IBM’s Research Cautions Mobile Dating App Users
We are too much interested in making others interested in ourselves, this is true. And mobile dating apps are among the major platforms where people ransack their selves in order to find perfect buddies for them. However, here is a bad news or rather a caution for all those mobile dating app users: majority of such apps put your privacy in danger, finds a research done by IBM.
This piece which will serve you as an advice as well as an information is significantly due because of the cruciality of the time. There are only two days left before Valentine’s. This is the event when most of you might be thinking to explore the world of love and relationships. But such an exploration on dating apps means a lot of boldness and nakedness. So here is what IBM security expert Caleb Barlow is advising: “Don’t” do such an act, this isn’t safe.
Although, the dating apps notify their users, with sufficient conviction, that their data is absolutely safe. But the results of IBM’s study are sufficiently opposite to their claims. In this study IBM scrutinized some 41 top dating apps. Alarmingly, 60% of the apps are vulnerable to hacking. Which means that when you doff your shirts and send pictures to your “sweetie,” they are hack-able and see-able if a hacker succeeds in his evil attempts.
“These are poor coding practices in the apps that make it very easy for an attacker to steal your private and sensitive information,” Barlow says.
Don’t forget what he meant by saying is that a hacker can access all those sexy pictures which you send around with so confidence.
The study revealed a fearful fact for the businesses too. According to the study, employees of almost 50% companies use the dating apps which were found vulnerable. This makes the corporate data endangered too.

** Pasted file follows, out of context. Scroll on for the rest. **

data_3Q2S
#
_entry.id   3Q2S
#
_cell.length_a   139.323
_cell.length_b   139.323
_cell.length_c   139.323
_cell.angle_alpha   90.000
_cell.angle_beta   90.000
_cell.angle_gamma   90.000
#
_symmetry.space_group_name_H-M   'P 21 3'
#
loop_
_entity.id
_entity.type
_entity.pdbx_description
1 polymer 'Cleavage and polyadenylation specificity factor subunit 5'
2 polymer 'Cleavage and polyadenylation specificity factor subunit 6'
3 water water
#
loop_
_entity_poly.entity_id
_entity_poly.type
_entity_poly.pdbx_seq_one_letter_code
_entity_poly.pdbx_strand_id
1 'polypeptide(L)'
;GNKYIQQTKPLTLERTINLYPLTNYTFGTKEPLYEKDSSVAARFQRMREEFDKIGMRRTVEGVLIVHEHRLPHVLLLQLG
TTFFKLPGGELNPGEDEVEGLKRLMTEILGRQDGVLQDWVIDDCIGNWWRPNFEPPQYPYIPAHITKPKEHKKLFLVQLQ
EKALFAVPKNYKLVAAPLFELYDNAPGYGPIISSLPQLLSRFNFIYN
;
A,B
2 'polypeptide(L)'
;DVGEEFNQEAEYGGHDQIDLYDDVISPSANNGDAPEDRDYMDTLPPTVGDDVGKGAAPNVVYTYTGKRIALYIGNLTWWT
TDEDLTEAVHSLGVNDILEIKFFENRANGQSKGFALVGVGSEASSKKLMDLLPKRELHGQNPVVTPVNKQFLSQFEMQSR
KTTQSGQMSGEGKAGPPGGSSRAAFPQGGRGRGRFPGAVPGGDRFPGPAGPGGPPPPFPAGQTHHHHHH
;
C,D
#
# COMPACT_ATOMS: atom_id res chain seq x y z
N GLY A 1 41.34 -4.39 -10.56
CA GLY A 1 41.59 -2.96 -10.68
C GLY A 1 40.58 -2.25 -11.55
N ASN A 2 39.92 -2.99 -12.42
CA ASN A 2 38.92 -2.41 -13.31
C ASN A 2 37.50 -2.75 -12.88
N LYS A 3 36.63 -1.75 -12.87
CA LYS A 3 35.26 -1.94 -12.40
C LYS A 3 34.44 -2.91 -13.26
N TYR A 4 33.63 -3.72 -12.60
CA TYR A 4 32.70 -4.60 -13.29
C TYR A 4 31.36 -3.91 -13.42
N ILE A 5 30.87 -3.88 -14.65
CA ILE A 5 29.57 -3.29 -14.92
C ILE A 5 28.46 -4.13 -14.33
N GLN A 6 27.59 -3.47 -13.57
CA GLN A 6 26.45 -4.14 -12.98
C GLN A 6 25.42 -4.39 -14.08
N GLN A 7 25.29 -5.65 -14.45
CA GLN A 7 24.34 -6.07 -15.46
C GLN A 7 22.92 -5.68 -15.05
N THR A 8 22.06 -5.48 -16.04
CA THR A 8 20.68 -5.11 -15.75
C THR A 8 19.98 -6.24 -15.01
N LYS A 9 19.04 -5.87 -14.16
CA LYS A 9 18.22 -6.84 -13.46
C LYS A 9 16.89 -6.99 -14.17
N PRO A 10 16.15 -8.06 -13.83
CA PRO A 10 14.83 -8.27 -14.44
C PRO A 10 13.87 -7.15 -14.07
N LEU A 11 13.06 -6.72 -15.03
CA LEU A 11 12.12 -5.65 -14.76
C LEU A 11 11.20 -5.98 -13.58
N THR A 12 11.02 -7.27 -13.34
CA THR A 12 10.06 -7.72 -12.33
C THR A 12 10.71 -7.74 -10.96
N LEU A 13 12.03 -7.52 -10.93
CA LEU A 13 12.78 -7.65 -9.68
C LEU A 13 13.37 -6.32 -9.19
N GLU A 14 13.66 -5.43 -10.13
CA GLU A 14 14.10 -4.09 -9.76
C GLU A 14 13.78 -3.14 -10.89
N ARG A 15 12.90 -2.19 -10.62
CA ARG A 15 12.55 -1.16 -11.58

So you see the threat is terribly huge and can’t be neglected. If you still have an inevitable drive to use dating apps, read the following recommendations by Barlow as they will make your defense strong against the possible attack by the hacker.
–Be mysterious: By becoming mysterious, he means, you should not open up as if this was an obligation. Keep sensitive things for later lively interactions!
–Turn off GPS: A common user seldom needs this feature – in fact, only for location purposes. So when you don’t need it, it’s better to turn it off.
–Fake your info: I don’t recommend this; instead try to limit the discussions on issues relevant to you and your ‘sweetie.’ You have nothing to do with family histories.
–Don’t use public Wi-Fi: Third parties can monitor and share your data. Using ‘public’ resources for ‘private matters’ is not a choice of a wise person.
Share the information with your friends. Stay safe while using dating apps.
Abubaker Zahoor writes on diverse topics with special interest in innovations, tech-ethics, and inter-and intra- organizational business relationships.